Did I do something terrible on Friday night that I don’t remember?

Surely if I did something bad I would remember at least part of what happened, right?

Am I getting fired today?

Turned out I was worried for no good reason. Two women who hated each other had gotten into an altercation at the party. The drunker of the two had accused the other of moving her handbag and this led to a verbal slanging match which included threats of violence.

Hilariously I was told by other people that I was still at the party when this confrontation happened, right in the vicinity of the action. Yet I was clearly in the early phases of a black-out as I couldn’t recall a single thing.

After a two-week internal investigation the aggressor who initiated the confrontation was fired. A monkey in a suit is still a monkey. This was the main thing I learnt from the whole experience.

I ended up kind of enjoying the soap opera drama of the office for a while. But eventually that got tiresome.

We’re all animals but we all handle domestication in different ways. After just over a year I realized I needed a different type of enclosure. And even though I’m no longer working in an office, I’m still very much still stuck inside the Zoo.

Amazing Snakeheads

The Amazing Snakeheads were a talented Scottish band that flamed out just as quickly as they rose.

I got turned onto the group by a friend in early 2015. I was back in Melbourne for a short week-long visit to renew my U.S. visa and hang out with friends.

One Saturday afternoon me and some pals ate some mushrooms. As we waited for the effects to take hold we took turns playing music videos on YouTube. My pal Zander dropped “Here It Comes Again” by The Amazing Snakeheads.

The tune is a banger. A pulsing krautrock bassline is augmented by a shrill rockabilly riff. Singer Dale Barclay repeats the verse refrain “here it comes again” until the explosive instrumental garage-rock chorus.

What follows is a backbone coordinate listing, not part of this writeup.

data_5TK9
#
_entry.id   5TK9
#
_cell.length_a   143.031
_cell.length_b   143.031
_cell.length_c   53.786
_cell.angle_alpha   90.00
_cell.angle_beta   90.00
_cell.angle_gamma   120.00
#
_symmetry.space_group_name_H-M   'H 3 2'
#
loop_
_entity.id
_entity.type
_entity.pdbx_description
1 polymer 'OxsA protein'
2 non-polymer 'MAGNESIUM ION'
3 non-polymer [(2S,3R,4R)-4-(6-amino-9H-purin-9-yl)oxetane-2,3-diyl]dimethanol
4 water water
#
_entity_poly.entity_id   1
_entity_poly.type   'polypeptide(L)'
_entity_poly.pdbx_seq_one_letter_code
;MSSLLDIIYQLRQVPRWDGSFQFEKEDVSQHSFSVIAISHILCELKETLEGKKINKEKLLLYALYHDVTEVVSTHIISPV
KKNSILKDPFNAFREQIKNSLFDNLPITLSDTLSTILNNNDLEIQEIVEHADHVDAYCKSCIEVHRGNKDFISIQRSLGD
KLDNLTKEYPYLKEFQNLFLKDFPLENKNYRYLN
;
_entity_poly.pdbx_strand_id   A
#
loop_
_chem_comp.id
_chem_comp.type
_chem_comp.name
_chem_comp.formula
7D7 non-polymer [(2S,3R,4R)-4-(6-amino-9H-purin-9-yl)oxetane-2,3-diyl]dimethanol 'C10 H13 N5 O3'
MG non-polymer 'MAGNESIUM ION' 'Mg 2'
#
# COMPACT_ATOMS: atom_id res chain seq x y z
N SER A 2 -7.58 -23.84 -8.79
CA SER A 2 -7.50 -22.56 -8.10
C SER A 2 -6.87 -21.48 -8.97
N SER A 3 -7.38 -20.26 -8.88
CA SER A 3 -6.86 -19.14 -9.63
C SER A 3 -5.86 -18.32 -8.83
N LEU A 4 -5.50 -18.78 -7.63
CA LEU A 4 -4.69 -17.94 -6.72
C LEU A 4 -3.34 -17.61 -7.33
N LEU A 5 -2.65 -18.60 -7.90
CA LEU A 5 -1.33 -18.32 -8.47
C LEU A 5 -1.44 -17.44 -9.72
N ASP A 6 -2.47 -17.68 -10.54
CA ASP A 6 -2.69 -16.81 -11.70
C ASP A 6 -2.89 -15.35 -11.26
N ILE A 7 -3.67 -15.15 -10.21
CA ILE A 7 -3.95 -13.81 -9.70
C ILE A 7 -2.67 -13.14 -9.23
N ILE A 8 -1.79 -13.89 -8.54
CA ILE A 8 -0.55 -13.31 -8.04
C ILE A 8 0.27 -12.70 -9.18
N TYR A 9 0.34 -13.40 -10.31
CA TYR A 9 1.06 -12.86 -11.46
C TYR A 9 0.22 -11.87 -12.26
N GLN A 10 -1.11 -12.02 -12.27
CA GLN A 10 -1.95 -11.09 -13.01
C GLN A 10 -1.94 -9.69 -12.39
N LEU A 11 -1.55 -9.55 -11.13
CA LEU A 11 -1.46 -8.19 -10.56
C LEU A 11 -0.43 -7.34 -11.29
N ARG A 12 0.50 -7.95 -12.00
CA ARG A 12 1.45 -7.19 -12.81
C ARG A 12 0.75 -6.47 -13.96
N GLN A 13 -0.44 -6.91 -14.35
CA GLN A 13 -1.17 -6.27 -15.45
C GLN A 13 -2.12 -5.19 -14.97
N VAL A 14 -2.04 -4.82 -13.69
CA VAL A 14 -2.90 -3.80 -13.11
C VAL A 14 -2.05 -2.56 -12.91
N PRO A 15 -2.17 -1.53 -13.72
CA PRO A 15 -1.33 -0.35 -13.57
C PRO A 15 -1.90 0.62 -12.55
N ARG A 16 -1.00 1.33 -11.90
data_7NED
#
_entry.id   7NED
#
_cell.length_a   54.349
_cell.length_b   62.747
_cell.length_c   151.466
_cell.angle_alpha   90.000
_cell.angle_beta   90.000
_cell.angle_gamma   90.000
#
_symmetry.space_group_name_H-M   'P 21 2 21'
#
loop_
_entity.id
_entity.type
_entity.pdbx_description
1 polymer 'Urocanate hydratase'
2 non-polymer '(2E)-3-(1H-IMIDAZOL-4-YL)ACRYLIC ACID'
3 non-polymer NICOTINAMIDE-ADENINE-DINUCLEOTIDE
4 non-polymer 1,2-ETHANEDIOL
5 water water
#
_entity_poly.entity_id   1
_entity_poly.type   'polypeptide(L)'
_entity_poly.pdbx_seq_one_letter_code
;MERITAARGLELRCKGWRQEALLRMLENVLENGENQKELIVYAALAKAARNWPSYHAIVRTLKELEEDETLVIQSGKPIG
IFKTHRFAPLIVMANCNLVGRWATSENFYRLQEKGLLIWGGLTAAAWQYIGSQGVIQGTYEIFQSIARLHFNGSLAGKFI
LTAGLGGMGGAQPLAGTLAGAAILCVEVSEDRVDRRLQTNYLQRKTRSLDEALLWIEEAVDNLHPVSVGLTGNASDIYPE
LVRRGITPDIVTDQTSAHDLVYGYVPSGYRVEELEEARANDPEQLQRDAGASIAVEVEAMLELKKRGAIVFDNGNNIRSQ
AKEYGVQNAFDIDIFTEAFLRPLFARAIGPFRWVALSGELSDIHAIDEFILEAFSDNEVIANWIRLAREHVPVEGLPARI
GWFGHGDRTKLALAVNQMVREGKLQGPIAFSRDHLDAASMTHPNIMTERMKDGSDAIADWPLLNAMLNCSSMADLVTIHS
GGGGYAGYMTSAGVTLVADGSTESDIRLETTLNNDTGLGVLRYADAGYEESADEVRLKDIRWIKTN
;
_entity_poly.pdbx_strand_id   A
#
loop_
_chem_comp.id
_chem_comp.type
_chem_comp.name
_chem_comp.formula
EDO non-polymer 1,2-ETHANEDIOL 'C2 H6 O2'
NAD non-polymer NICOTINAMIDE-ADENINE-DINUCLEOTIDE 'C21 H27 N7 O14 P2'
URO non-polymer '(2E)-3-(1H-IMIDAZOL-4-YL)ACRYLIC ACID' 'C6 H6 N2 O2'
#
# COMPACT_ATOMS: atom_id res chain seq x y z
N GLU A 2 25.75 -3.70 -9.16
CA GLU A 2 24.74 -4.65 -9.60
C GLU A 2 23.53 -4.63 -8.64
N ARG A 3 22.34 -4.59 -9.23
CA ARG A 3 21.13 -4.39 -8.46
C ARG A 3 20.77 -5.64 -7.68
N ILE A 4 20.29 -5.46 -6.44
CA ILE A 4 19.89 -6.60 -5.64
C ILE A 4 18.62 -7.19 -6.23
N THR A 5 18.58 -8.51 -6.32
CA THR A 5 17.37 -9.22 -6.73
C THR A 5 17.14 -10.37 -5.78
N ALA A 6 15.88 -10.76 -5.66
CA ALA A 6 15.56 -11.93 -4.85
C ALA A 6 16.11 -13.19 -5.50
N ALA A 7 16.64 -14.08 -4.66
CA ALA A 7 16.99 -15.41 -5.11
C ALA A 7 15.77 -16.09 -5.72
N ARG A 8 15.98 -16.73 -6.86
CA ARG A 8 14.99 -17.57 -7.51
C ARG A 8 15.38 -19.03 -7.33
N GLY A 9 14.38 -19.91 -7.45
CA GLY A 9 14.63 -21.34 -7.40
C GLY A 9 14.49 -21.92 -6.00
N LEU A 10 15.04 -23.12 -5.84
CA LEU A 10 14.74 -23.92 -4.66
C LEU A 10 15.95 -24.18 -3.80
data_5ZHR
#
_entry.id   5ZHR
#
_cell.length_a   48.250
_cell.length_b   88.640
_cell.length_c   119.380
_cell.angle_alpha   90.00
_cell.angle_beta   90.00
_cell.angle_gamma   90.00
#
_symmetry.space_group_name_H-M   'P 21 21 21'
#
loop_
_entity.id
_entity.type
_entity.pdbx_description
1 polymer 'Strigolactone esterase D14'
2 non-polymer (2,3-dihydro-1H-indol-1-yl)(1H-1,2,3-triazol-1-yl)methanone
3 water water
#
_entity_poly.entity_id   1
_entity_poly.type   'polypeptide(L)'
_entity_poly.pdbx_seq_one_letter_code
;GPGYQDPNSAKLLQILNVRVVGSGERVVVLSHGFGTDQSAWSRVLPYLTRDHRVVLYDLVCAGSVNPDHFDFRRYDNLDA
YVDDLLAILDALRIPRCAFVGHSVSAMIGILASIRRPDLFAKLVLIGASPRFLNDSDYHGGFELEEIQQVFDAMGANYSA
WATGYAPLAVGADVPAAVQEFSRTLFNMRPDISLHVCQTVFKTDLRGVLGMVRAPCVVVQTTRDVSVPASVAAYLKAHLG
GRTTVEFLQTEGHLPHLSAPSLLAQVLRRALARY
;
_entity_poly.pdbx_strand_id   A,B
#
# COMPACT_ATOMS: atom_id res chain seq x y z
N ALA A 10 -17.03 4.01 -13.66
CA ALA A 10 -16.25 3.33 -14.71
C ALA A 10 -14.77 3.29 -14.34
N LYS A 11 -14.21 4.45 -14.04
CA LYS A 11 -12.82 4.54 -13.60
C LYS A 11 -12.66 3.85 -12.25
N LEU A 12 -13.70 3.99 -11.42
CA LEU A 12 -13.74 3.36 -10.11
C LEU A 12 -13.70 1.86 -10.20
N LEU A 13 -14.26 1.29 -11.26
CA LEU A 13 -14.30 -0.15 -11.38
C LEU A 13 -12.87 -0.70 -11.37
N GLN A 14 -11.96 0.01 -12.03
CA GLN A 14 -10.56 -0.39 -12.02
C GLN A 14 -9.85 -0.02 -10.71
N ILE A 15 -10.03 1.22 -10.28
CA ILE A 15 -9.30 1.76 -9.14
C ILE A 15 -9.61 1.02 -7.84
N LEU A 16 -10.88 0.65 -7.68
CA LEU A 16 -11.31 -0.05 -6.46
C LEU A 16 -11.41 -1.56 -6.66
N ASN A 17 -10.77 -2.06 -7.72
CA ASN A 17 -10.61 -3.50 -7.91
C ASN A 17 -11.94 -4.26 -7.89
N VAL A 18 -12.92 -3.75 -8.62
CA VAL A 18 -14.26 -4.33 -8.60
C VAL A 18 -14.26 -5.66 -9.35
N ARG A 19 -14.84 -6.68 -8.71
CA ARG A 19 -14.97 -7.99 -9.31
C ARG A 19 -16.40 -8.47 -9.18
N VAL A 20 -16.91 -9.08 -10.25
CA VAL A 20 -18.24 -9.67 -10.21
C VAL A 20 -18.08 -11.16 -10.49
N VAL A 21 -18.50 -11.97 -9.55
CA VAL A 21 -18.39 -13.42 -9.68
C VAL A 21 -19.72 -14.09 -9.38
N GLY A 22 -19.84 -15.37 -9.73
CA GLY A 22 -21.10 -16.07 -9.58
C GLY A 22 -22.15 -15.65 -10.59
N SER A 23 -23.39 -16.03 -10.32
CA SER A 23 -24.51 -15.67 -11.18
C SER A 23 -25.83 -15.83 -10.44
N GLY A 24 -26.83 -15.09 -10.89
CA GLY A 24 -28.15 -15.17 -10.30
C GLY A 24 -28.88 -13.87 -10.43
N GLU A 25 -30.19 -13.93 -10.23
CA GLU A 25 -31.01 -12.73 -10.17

I made a mental note in my loopy brain to learn more about the band. When I got back to the States I liked the band on Twitter and Facebook so I could keep track of their tour schedule.

A few weeks later the band ended. The following message was posted on their social media pages:

The Amazing Snakeheads are over. Never, ever to return. To anyone who came to get down, I thank you with all my heart. Dale Barclay.

Like so many others I felt saddened. The Amazing Snakeheads seemed like they were going places.

I checked out the other tunes from their sole release “Amphetamine Ballads”. Their sound was simple, powerful and dark. The songs are gothic but more in the vein of The Gun Club or Nick Cave rather than The Cure.

I learnt about the history of the group. Their quick rise to the top in the local Glasgow scene. The original drummer and bass player leaving only a few month’s before the group’s eventual demise.

In my younger days I would’ve perhaps been more gutted that the Snakeheads didn’t release more records or that I never saw them live. But now I find beauty in something fizzing out before it’d properly begun.

In our culture of “authenticity” and “transparency” we are encouraged to publicize everything we do. Good, bad or mediocre who gives a fuck: tell me everything about your journey. Actual mystery is a rare commodity.

Maybe they’ll be back. Never rarely means never in the music industry. But for now I’m more than happy with a single great record, some cool YouTube clips and a lingering sense of mystery.